SUNDAY HOMILY: SOLEMNITY OF THE MOST HOLY TRINITY (YEAR A)
HOMILY THEME: ROOTED IN THE TRINITY
By: Fr. Johnbosco Obika
We celebrate the solemnity of the Most Holy Trinity. The Trinity is a mystery. A mystery is something difficult or impossible to understand or explain. The doctrine of the Trinity is the most difficult Christian teaching to comprehend by both believers and non believers as well. A saying goes that he who tries to deny the doctrine of the Trinity is in danger of loosing his faith and he who tries to understand it is in danger of loosing his mental sanity. So to avoid falling into these dangers we shall concentrate today on the application of the doctrine of the Trinity.
Thomas Edison once put it this way: “We don’t know what water is. We don’t know what light is. We don’t know what electricity is. We don’t know what heat is. We have a lot of hypothesis about these things, but that is all. But we don’t let our ignorance of these things deprive us of their use.” Even though we may not fully comprehend these realities it doesn’t prevent us from seeing how they reflect in our humanity, in the society and in the entire creation. That the Trinity is a mystery doesn’t stop us from seeing how God has fashioned us to reflect him.
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Christians are baptised in the name of the Father and of the Son and of the Holy Spirit: not in their names, for there is only one God, the almighty Father, his only Son and the Holy Spirit: the Most Holy Trinity (Catechism of the Catholic Church no. 233). This teaching is informed by the scripture. At creation God began every word of creation with the clause “Let us” which implies the Father, the Son and the Holy Spirit (Gen. Chapter 1).
At the baptism of Jesus, the Blessed Trinity was present. As John baptised Jesus (the Son) a dove rested upon his head (the Spirit) and a voice spoke from heaven (the Father) (Matt. 3: 16-17).
When Jesus sent his disciples he asked them to go and make disciples of all nations baptising them in the name of the Trinity: Father, Son and the Holy Spirit (Matt. 28:19).
There is a distinction between theologia (Theology) which is the mystery of God’s inmost life in the Trinity and oikonomia (economy) which refers to all the works by which God reveals himself and communicates his life. We are not going to be theologizing today but to look into how we reflect God in many ways in his works. The God who revealed himself in three persons, in different stages in the economy of salvation and in three different ways. He revealed himself as the Father, the creator. He revealed himself as the Son who took flesh to redeem the world. He revealed himself as the Holy Spirit, the sanctifier.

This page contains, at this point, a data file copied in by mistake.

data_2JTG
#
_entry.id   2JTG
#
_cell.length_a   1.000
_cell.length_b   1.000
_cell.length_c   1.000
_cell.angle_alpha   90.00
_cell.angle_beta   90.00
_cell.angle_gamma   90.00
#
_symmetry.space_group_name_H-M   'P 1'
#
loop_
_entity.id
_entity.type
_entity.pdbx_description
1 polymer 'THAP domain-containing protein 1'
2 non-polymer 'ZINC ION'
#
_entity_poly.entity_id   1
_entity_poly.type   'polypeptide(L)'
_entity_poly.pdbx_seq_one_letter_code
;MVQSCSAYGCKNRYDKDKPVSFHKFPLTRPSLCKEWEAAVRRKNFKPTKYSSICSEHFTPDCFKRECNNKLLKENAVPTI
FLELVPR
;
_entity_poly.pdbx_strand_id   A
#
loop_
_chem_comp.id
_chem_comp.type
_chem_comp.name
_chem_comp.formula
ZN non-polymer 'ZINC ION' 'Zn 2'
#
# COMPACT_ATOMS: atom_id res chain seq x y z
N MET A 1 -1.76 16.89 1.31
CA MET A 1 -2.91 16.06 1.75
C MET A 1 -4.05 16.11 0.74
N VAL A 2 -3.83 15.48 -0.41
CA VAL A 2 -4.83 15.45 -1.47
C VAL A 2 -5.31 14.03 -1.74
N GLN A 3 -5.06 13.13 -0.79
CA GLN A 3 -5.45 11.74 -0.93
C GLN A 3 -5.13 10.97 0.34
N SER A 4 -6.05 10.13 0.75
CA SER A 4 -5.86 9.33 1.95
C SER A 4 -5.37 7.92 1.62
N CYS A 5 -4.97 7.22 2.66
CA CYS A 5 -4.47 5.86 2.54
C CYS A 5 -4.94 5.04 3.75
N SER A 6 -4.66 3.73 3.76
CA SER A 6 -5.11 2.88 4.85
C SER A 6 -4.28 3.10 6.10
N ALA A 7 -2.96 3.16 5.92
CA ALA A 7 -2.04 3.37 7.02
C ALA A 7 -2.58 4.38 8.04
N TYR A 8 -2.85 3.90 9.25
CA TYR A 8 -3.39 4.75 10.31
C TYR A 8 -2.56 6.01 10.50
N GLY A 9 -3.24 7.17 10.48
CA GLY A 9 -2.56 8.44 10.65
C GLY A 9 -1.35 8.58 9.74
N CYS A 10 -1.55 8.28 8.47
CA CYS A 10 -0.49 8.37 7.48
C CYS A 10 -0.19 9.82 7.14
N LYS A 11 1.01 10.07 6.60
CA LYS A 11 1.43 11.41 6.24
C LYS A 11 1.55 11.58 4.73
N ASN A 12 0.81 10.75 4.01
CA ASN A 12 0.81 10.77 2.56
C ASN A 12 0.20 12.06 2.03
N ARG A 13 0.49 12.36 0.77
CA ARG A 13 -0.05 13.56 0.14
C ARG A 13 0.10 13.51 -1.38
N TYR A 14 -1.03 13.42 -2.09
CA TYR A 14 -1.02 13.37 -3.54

What overwhelms us is the unity and love of God in the Trinity. We see our connectedness and need for each other in the Trinity. We live and have our being in God. We should also draw lessons from the undivided unity and immeasurable love of God the Father, God the Son and God the Holy Spirit. Human nature bears the reflection of the Trinity. In his image and likeness he created man. We bear the image of God in our souls and bear his likeness in our tripartite composition. Man is made of soul, mind and body. The soul is the spiritual state, the mind is the intellectual faculty and the body is the physical element. For a man to be sane and balanced, these three compositions must agree and work in harmony. But there is often an aggressive dichotomy, a kind of dialectical tension between the soul, mind and body which leads to disoriented personality. Looking at the Trinity as a model we must come to terms with ourselves, blending our spiritual live with our intellectual quest and the bodily needs. If the individual is united within the community is stronger without.
The human family mirrors and bears the of the family of God—the Trinity. Going by the words of the Pope Emeritus, Benedict XVI, “The human family is, in a certain sense, the icon of the Trinity because of the love between its members and the fruitfulness of that love.” The family is made up of father, mother and children. By praying together and loving deeply it’s members, families that are dysfunctional and destabilized can trace their root again in God and the image of God will shine more vividly in such families. Breaking it down more, the human government reflects the nature of the three persons in one God. The government has three tiers but one government: the executive, the judiciary and the legislative. This arrangement is structured to reflect the image of the true God and must copy the life of God in order to function.
Experience so far has shown that the government is in a chaotic state and does not work when there is constant disagreement between the executive arm, the legislative arm and the judiciary. Things will get back to order if the handlers of the three arms should work together for common good. As we reflect upon this mystery of God today, we pray that his love will influence us and his unity will bind us together and stronger. Amen.
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